In Philip Yancey’s book, titled What’s so Amazing about Grace? the reader is invited into an expanded understanding of God and forgiveness. If you were raised in any kind of Christian church or community, the following insights may sound new, different, and yet fully like the God you and I are invited to love, to follow, and to know.

Let’s start with the parable of the Lost Sons or more famously known as the parable of the Prodigal Son (Luke 15). The word prodigal means wasteful, reckless.  The piece of the parable I draw your attention to is when the prodigal son turns his physical being towards home out of hunger and desperation.  Notice this young man did not turn towards home out of guilt, nor repentance, nor even remorse about asking for his inheritance too soon; no, he was hungry.  Meanwhile, we know his father had been watching for his son.  We are told that when the father sees this lost boy walking toward home, this dignified and very rich man hikes up his robe and runs, maybe sprints, towards this beloved one.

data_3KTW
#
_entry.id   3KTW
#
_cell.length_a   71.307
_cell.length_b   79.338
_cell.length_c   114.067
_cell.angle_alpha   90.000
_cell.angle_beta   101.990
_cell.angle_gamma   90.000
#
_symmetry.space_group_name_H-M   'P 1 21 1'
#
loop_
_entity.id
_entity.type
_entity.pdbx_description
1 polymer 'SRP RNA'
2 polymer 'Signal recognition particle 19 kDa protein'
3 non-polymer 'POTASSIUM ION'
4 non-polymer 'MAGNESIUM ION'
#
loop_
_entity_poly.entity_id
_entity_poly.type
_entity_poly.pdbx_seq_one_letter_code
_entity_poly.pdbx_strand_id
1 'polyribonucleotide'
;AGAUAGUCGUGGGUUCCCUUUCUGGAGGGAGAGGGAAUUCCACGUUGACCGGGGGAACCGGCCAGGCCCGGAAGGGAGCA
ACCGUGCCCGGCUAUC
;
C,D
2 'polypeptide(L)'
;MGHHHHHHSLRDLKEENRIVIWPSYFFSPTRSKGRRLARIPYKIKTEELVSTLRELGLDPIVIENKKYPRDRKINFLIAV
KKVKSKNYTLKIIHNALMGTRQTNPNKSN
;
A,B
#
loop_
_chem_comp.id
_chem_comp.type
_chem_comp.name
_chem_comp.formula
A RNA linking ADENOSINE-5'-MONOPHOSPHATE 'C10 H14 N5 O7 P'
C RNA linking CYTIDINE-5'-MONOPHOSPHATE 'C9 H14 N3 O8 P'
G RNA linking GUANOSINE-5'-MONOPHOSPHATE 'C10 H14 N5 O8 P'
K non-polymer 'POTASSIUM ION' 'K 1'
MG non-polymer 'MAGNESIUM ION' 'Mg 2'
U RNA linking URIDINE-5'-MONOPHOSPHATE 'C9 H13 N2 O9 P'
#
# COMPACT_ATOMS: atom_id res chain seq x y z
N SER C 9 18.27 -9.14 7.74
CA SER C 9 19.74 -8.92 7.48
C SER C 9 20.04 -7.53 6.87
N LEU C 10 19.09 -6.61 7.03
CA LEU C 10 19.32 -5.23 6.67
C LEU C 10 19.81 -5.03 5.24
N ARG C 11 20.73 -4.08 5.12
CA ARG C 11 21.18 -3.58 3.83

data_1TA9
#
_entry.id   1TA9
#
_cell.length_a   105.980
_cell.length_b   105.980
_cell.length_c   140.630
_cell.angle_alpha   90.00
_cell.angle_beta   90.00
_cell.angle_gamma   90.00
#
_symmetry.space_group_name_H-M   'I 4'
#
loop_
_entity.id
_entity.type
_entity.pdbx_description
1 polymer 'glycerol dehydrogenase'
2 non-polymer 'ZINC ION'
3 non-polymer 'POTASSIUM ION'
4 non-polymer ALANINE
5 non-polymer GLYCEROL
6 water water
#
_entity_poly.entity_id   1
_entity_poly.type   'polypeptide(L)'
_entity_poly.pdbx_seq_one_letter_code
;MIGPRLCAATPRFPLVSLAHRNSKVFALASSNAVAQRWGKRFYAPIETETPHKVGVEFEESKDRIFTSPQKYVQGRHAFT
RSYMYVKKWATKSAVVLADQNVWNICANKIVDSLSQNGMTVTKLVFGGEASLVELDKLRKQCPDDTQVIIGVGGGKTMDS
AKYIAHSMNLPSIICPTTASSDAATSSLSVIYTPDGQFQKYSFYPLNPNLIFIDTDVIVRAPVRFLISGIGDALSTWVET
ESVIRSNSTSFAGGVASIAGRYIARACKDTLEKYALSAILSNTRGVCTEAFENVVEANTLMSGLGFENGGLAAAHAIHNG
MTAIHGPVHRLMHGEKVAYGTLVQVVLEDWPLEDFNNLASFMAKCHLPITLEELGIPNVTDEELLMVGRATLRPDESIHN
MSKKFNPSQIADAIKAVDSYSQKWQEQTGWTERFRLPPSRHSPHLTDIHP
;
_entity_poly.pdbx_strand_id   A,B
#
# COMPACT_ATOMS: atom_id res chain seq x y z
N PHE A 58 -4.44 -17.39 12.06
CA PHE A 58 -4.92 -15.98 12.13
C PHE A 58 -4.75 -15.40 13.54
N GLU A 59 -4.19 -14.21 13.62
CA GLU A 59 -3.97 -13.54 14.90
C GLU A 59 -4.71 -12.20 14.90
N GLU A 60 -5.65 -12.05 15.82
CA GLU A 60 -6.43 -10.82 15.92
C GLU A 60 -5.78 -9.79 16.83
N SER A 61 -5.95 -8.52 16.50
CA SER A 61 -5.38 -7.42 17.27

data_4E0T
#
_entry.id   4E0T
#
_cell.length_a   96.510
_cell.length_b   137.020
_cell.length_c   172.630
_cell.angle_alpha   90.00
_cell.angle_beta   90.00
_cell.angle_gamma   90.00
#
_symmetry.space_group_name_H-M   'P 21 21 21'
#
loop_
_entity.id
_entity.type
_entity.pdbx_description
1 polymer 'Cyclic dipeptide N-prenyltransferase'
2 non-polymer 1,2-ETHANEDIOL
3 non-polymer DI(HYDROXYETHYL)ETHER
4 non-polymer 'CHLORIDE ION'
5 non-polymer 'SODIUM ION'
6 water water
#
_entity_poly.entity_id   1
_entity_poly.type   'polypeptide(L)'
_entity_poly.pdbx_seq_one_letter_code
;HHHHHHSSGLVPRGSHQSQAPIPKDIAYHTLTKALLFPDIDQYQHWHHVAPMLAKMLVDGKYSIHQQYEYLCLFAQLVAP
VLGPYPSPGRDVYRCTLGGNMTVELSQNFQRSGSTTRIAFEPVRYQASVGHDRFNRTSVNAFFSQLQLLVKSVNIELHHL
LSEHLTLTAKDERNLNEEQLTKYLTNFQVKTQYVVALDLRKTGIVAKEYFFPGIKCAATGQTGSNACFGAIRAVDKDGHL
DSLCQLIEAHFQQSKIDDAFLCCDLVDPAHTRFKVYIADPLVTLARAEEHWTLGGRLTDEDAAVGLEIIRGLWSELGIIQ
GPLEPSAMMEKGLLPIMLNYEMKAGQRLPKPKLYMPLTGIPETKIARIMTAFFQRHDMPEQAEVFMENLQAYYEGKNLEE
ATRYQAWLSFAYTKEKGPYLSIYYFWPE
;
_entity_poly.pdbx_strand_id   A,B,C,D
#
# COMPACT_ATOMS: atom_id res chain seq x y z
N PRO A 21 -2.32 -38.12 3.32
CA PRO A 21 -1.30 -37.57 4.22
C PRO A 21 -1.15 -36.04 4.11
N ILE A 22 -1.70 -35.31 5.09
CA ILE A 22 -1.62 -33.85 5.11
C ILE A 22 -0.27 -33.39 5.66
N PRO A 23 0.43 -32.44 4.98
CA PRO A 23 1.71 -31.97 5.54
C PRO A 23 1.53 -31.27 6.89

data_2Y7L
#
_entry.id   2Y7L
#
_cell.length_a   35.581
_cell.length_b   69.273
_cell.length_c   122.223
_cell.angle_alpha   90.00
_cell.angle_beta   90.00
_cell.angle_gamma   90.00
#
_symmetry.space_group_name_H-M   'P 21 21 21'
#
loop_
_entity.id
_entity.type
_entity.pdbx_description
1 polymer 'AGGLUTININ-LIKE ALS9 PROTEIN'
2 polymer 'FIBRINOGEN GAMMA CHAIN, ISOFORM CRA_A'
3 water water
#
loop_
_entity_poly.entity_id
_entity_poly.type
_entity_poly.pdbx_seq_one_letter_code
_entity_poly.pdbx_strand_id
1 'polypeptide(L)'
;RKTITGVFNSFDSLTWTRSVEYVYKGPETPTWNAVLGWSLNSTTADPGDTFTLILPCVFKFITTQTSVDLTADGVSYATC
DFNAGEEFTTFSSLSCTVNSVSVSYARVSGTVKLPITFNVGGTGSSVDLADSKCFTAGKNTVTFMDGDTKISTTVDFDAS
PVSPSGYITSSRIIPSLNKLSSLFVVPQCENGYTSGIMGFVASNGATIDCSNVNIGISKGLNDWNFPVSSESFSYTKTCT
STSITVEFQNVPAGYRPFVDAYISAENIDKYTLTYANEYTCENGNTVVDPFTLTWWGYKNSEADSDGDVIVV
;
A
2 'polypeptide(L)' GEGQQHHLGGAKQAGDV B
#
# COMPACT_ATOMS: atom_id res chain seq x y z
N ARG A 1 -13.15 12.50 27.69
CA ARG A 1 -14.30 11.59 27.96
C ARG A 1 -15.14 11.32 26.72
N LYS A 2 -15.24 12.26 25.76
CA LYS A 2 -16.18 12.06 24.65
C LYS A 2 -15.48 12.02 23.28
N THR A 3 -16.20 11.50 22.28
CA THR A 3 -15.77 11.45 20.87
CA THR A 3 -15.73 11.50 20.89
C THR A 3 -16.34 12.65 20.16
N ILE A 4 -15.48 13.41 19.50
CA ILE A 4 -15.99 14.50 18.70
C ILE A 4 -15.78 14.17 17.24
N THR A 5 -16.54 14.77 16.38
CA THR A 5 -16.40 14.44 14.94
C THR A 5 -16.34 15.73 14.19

Scholars say that running towards his disrespectful son would have been an embarrassing act for the father.  God loves us in a rather embarrassing way for a Divine Being!  The father represents God in his actions – God is racing towards you and me while we are yet a long way off and God is filled with “love and compassion” for us.  And the son, his words in the text are not many, names he has sinned and is not worthy to be called “son.”  The father’s reply is as God invites us to respond to one who seeks forgiveness, “QUICK, dress him, feed him, for this son of mine has returned.”  Yancey points out that there is no solemn lecture, “I hope you’ve learned your lesson!”[1]  There is not evaluation based on how repentance should look, sound, and be in another person.  No, that is God’s work, not ours. 

Yancey writes, God does not stand and wait for us.  Rather God goes out and seeks for you and me.[2]  Even to those who betrayed Jesus – especially the disciples, who forsook him at his time of greatest need – he responded like a lovesick father.[3]  Jesus never mentions Peter’s betrayal and never shames him for his humanness and betrayal.  You see, grace and forgiveness do not depend on what we have done for God.  Grace and forgiveness depend on what God has and is continually doing for you and for me.[4]


[1] Philip Yancey, What’s so Amazing about Grace? (Grand Rapids, MI: Zondervan Publishing House, 1997), 52.

[2] Ibid., 55.

[3] Ibid., 55.

[4] Ibid., 55.

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